The second-up data point, closely-allied with disposability – is the commoditization of people and that’s been done with lots of technology. As one commenter on this site noticed overnight:
“Is anybody else noticing that our cell phones with these voice recorder, camera and video features is turning people into snitches trying to capture the next viral video or time in the spotlight. It seems to coincide with the 15 minutes of fame phenomenon that social media is producing. People either want to be stars for a few million hits or be the person who captures an event that gets them a few million hits…its also coinciding with this incessant need to be liked, adored, pity’d or enflamed.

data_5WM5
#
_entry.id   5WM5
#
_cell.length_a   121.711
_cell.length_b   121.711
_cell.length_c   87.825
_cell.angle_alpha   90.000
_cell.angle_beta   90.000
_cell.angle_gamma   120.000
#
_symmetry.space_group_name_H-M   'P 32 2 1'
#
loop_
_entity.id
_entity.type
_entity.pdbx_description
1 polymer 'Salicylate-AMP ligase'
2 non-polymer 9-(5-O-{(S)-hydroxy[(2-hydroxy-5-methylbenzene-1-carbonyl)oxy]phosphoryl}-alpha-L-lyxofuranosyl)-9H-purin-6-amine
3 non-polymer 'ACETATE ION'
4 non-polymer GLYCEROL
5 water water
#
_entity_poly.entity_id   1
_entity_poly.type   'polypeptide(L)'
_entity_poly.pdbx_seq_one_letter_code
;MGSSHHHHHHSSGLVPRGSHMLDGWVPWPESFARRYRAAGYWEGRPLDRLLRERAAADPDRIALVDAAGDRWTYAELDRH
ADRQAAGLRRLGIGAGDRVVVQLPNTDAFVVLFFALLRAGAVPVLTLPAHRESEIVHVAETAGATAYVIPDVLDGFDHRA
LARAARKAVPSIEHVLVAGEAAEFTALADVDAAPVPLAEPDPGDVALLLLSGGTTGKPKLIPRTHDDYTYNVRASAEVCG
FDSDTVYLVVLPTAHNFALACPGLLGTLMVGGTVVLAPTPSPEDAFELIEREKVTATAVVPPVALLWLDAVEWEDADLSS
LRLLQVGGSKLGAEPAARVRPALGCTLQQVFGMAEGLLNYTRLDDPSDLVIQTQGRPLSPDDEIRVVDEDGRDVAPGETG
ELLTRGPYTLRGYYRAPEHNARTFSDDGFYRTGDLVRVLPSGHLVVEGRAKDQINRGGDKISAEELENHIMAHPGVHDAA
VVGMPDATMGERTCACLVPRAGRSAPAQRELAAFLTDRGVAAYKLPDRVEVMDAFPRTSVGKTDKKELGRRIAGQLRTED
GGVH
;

The 3 worst, most recent technological creations, are the 24-7 news cycle, smart phones and social media. Theyre changing how we view and react to each other and not in a favorable way. The future is getting creepier by the day….”
There’s a concept taught in business schools called SDLC which, according to Wikipedia, means this:
“The systems development life cycle (SDLC), also referred to as the application development life-cycle, is a term used in systems engineering, information systems and software engineering to describe a process for planning, creating, testing, and deploying an information system. The systems development lifecycle concept applies to a range of hardware and software configurations, as a system can be composed of hardware only, software only, or a combination of both. There are usually six stages in this cycle: analysis, design, development and testing, implementation, documentation, and evaluation. “
If the coffee is slamming your neurons about, there’s obviously something missing that software wonks and academics don’t address. We call it:
System Degradation Obsolescence Cycle. SDOC,